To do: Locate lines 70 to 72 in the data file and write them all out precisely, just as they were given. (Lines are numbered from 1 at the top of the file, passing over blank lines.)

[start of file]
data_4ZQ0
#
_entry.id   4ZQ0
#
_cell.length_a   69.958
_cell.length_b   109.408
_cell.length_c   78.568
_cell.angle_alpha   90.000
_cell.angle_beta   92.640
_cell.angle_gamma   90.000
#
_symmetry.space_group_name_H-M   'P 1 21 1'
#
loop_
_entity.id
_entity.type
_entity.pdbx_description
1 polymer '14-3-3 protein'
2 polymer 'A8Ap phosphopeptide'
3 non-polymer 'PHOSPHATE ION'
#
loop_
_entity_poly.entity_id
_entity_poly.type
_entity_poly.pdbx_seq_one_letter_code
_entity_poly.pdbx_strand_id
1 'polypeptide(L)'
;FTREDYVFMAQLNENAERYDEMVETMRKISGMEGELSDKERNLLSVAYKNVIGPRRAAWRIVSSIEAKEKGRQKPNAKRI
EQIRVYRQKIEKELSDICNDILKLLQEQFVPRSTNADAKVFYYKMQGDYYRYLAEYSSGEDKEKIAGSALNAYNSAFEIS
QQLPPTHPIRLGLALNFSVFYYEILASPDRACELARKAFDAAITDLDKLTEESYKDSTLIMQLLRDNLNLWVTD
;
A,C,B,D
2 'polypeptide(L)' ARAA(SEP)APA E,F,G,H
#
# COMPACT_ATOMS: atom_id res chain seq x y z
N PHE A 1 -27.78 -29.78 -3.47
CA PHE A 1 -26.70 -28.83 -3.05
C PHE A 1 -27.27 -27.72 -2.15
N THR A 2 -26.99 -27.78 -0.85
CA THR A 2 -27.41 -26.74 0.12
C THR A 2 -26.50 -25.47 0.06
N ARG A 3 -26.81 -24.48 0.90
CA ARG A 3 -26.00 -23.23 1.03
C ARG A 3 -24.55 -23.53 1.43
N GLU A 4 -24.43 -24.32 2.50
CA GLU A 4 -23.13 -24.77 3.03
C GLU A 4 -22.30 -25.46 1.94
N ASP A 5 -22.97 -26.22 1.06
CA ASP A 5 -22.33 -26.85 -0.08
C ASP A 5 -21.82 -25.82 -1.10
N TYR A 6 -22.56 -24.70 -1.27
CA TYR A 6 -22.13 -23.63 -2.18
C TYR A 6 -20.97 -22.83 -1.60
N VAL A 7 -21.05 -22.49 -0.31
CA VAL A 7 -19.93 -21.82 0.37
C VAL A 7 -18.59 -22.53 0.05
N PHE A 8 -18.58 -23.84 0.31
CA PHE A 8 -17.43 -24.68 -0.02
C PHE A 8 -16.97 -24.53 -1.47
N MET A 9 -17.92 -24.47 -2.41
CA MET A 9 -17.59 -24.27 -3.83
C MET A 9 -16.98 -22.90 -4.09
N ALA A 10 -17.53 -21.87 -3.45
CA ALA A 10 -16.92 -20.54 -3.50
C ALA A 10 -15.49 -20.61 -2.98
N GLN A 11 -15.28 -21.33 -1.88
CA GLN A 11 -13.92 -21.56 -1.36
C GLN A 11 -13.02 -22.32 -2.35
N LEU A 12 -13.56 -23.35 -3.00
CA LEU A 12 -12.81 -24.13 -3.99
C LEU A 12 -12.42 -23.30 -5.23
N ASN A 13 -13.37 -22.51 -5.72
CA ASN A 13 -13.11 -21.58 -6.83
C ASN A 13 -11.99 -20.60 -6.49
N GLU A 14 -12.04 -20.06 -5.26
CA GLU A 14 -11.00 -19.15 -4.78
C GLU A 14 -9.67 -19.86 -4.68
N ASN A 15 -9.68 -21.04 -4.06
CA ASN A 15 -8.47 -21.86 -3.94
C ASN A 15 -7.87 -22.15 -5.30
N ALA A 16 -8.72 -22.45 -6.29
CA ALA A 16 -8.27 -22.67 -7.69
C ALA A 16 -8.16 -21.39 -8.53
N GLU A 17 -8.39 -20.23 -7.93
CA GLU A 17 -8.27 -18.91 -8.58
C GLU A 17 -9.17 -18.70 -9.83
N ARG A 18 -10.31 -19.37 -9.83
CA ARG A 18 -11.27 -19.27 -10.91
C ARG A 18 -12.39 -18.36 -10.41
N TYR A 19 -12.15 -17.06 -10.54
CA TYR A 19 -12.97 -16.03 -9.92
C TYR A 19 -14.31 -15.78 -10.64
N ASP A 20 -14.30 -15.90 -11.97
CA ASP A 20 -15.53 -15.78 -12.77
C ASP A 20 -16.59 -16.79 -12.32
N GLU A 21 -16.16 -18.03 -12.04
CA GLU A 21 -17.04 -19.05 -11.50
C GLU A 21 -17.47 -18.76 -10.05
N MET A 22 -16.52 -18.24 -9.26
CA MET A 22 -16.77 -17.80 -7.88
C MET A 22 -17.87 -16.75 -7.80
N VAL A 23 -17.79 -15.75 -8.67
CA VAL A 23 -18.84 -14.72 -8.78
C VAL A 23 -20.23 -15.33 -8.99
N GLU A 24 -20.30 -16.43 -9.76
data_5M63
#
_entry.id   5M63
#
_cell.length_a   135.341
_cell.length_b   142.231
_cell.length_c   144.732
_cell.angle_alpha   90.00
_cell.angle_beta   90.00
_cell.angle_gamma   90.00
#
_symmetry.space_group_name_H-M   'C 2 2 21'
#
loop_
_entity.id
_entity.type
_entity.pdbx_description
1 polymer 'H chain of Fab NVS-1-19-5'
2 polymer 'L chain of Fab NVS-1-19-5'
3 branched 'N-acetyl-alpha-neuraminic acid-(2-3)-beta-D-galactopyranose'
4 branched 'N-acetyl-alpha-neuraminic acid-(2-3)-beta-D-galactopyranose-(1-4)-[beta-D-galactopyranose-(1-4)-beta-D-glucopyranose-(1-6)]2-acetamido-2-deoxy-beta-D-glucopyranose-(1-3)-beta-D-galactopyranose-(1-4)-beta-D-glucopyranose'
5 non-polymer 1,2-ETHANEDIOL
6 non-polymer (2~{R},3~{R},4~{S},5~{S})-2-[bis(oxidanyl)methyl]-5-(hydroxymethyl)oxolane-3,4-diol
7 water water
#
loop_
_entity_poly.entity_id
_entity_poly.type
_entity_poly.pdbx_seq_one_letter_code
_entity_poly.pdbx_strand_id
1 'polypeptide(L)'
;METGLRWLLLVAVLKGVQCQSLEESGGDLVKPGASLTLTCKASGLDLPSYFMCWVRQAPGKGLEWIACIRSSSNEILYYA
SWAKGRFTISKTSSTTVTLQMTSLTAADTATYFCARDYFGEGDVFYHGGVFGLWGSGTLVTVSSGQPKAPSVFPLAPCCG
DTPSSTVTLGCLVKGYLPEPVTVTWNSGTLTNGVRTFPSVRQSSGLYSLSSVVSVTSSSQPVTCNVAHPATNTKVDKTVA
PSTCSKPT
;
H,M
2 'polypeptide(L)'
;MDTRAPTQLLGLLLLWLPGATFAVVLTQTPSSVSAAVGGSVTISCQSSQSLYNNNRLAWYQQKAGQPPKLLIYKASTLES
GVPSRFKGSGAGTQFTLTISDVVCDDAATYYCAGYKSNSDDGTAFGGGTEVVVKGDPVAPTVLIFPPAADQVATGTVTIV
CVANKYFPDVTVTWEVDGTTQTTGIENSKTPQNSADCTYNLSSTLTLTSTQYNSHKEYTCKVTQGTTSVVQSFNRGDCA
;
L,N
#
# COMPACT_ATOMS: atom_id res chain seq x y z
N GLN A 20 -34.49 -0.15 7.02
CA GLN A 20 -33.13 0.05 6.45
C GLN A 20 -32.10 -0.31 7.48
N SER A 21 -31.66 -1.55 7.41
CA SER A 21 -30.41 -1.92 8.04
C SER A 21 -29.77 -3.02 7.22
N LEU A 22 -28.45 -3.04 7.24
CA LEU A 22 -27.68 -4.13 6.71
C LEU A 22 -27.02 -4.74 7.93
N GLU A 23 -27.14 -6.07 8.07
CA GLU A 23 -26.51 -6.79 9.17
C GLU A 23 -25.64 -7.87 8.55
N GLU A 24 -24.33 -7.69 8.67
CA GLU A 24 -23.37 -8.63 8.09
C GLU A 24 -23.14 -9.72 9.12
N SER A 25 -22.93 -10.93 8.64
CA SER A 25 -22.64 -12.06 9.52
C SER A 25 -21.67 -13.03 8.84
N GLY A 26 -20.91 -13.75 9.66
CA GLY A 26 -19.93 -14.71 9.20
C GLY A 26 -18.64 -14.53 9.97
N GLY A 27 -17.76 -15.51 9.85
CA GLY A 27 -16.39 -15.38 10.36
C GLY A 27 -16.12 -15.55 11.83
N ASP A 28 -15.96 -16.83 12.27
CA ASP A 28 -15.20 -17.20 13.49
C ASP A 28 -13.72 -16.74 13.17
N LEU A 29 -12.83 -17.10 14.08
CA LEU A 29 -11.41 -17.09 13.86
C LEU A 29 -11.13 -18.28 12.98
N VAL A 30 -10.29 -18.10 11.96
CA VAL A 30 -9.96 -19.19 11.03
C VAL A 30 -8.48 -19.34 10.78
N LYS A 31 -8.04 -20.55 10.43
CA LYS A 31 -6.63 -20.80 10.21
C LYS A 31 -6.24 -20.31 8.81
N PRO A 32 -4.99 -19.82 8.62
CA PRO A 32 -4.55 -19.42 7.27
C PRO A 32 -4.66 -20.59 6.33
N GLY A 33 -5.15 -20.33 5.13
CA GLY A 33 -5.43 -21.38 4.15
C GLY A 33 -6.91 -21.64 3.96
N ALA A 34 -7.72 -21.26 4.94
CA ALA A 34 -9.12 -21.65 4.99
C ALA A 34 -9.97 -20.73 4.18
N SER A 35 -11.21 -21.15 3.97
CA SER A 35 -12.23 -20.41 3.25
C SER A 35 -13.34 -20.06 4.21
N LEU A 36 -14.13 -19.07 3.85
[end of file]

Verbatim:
CA LEU A 12 -12.81 -24.13 -3.99
C LEU A 12 -12.42 -23.30 -5.23
N ASN A 13 -13.37 -22.51 -5.72